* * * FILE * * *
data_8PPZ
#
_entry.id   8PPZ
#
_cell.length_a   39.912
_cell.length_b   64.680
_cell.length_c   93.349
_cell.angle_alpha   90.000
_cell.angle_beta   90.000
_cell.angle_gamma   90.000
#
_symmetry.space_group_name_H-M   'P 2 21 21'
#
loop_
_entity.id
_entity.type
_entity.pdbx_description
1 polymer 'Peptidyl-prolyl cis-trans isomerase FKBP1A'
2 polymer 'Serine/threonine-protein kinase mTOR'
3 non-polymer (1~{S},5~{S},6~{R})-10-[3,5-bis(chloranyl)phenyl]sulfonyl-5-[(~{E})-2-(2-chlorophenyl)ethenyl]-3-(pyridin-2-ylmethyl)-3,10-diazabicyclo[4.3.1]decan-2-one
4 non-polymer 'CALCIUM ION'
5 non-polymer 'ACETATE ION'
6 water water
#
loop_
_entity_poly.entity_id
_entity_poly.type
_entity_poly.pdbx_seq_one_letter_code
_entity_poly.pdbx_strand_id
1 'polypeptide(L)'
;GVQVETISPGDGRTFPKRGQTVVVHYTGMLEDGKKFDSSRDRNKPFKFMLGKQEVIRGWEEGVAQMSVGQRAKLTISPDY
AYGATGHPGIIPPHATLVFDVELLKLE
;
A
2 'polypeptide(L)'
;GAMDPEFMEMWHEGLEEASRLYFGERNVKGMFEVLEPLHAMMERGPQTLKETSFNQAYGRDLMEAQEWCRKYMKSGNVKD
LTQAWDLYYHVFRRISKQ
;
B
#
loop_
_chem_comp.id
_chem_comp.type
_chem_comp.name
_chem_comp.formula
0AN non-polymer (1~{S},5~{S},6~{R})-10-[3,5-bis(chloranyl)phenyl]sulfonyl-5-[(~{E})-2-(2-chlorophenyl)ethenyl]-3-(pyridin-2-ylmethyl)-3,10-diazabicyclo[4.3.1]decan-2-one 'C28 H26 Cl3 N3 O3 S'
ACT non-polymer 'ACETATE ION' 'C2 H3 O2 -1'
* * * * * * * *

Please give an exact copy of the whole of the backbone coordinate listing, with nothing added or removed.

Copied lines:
data_8PPZ
#
_entry.id   8PPZ
#
_cell.length_a   39.912
_cell.length_b   64.680
_cell.length_c   93.349
_cell.angle_alpha   90.000
_cell.angle_beta   90.000
_cell.angle_gamma   90.000
#
_symmetry.space_group_name_H-M   'P 2 21 21'
#
loop_
_entity.id
_entity.type
_entity.pdbx_description
1 polymer 'Peptidyl-prolyl cis-trans isomerase FKBP1A'
2 polymer 'Serine/threonine-protein kinase mTOR'
3 non-polymer (1~{S},5~{S},6~{R})-10-[3,5-bis(chloranyl)phenyl]sulfonyl-5-[(~{E})-2-(2-chlorophenyl)ethenyl]-3-(pyridin-2-ylmethyl)-3,10-diazabicyclo[4.3.1]decan-2-one
4 non-polymer 'CALCIUM ION'
5 non-polymer 'ACETATE ION'
6 water water
#
loop_
_entity_poly.entity_id
_entity_poly.type
_entity_poly.pdbx_seq_one_letter_code
_entity_poly.pdbx_strand_id
1 'polypeptide(L)'
;GVQVETISPGDGRTFPKRGQTVVVHYTGMLEDGKKFDSSRDRNKPFKFMLGKQEVIRGWEEGVAQMSVGQRAKLTISPDY
AYGATGHPGIIPPHATLVFDVELLKLE
;
A
2 'polypeptide(L)'
;GAMDPEFMEMWHEGLEEASRLYFGERNVKGMFEVLEPLHAMMERGPQTLKETSFNQAYGRDLMEAQEWCRKYMKSGNVKD
LTQAWDLYYHVFRRISKQ
;
B
#
loop_
_chem_comp.id
_chem_comp.type
_chem_comp.name
_chem_comp.formula
0AN non-polymer (1~{S},5~{S},6~{R})-10-[3,5-bis(chloranyl)phenyl]sulfonyl-5-[(~{E})-2-(2-chlorophenyl)ethenyl]-3-(pyridin-2-ylmethyl)-3,10-diazabicyclo[4.3.1]decan-2-one 'C28 H26 Cl3 N3 O3 S'
ACT non-polymer 'ACETATE ION' 'C2 H3 O2 -1'